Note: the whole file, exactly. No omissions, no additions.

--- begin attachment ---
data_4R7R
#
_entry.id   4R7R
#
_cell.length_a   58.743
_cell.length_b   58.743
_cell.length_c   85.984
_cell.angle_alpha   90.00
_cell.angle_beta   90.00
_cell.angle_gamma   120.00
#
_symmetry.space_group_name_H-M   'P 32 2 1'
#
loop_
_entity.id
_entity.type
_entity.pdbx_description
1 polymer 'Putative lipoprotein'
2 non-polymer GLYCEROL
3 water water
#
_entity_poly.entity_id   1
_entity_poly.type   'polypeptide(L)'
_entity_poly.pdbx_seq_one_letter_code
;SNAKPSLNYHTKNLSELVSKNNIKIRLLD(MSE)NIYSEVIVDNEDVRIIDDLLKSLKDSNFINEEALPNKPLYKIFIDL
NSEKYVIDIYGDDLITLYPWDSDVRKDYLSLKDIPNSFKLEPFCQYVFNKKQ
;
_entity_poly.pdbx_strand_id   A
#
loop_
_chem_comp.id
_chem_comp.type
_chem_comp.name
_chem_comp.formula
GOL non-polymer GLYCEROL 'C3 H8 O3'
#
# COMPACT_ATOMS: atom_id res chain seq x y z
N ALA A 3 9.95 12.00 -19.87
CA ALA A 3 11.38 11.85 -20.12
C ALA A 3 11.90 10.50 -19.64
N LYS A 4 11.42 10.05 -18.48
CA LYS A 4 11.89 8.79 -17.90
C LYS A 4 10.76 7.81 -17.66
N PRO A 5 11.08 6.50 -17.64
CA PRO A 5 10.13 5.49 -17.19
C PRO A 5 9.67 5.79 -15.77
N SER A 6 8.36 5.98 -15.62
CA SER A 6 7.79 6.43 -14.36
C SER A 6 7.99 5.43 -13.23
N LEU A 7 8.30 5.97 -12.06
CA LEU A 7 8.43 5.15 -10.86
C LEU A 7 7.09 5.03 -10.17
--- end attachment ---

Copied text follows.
data_4R7R
#
_entry.id   4R7R
#
_cell.length_a   58.743
_cell.length_b   58.743
_cell.length_c   85.984
_cell.angle_alpha   90.00
_cell.angle_beta   90.00
_cell.angle_gamma   120.00
#
_symmetry.space_group_name_H-M   'P 32 2 1'
#
loop_
_entity.id
_entity.type
_entity.pdbx_description
1 polymer 'Putative lipoprotein'
2 non-polymer GLYCEROL
3 water water
#
_entity_poly.entity_id   1
_entity_poly.type   'polypeptide(L)'
_entity_poly.pdbx_seq_one_letter_code
;SNAKPSLNYHTKNLSELVSKNNIKIRLLD(MSE)NIYSEVIVDNEDVRIIDDLLKSLKDSNFINEEALPNKPLYKIFIDL
NSEKYVIDIYGDDLITLYPWDSDVRKDYLSLKDIPNSFKLEPFCQYVFNKKQ
;
_entity_poly.pdbx_strand_id   A
#
loop_
_chem_comp.id
_chem_comp.type
_chem_comp.name
_chem_comp.formula
GOL non-polymer GLYCEROL 'C3 H8 O3'
#
# COMPACT_ATOMS: atom_id res chain seq x y z
N ALA A 3 9.95 12.00 -19.87
CA ALA A 3 11.38 11.85 -20.12
C ALA A 3 11.90 10.50 -19.64
N LYS A 4 11.42 10.05 -18.48
CA LYS A 4 11.89 8.79 -17.90
C LYS A 4 10.76 7.81 -17.66
N PRO A 5 11.08 6.50 -17.64
CA PRO A 5 10.13 5.49 -17.19
C PRO A 5 9.67 5.79 -15.77
N SER A 6 8.36 5.98 -15.62
CA SER A 6 7.79 6.43 -14.36
C SER A 6 7.99 5.43 -13.23
N LEU A 7 8.30 5.97 -12.06
CA LEU A 7 8.43 5.15 -10.86
C LEU A 7 7.09 5.03 -10.17